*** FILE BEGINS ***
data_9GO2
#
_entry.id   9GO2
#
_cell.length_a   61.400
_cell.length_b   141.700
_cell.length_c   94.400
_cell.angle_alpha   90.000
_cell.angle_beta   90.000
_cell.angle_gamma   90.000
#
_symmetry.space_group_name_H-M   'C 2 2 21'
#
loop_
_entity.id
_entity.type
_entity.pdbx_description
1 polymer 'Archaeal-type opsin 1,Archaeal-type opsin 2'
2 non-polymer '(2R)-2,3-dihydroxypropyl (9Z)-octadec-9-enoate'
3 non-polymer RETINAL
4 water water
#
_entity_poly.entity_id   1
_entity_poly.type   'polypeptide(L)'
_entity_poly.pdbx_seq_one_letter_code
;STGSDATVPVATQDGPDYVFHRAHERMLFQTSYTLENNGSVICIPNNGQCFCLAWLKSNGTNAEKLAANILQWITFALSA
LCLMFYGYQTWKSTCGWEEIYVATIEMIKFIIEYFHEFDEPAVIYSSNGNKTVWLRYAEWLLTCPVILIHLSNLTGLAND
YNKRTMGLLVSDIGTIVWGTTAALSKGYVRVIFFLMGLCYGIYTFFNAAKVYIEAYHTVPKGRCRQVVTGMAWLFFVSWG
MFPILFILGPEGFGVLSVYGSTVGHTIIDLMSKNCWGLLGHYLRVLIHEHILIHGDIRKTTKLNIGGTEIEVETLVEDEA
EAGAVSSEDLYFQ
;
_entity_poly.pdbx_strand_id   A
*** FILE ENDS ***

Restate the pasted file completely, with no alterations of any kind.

data_9GO2
#
_entry.id   9GO2
#
_cell.length_a   61.400
_cell.length_b   141.700
_cell.length_c   94.400
_cell.angle_alpha   90.000
_cell.angle_beta   90.000
_cell.angle_gamma   90.000
#
_symmetry.space_group_name_H-M   'C 2 2 21'
#
loop_
_entity.id
_entity.type
_entity.pdbx_description
1 polymer 'Archaeal-type opsin 1,Archaeal-type opsin 2'
2 non-polymer '(2R)-2,3-dihydroxypropyl (9Z)-octadec-9-enoate'
3 non-polymer RETINAL
4 water water
#
_entity_poly.entity_id   1
_entity_poly.type   'polypeptide(L)'
_entity_poly.pdbx_seq_one_letter_code
;STGSDATVPVATQDGPDYVFHRAHERMLFQTSYTLENNGSVICIPNNGQCFCLAWLKSNGTNAEKLAANILQWITFALSA
LCLMFYGYQTWKSTCGWEEIYVATIEMIKFIIEYFHEFDEPAVIYSSNGNKTVWLRYAEWLLTCPVILIHLSNLTGLAND
YNKRTMGLLVSDIGTIVWGTTAALSKGYVRVIFFLMGLCYGIYTFFNAAKVYIEAYHTVPKGRCRQVVTGMAWLFFVSWG
MFPILFILGPEGFGVLSVYGSTVGHTIIDLMSKNCWGLLGHYLRVLIHEHILIHGDIRKTTKLNIGGTEIEVETLVEDEA
EAGAVSSEDLYFQ
;
_entity_poly.pdbx_strand_id   A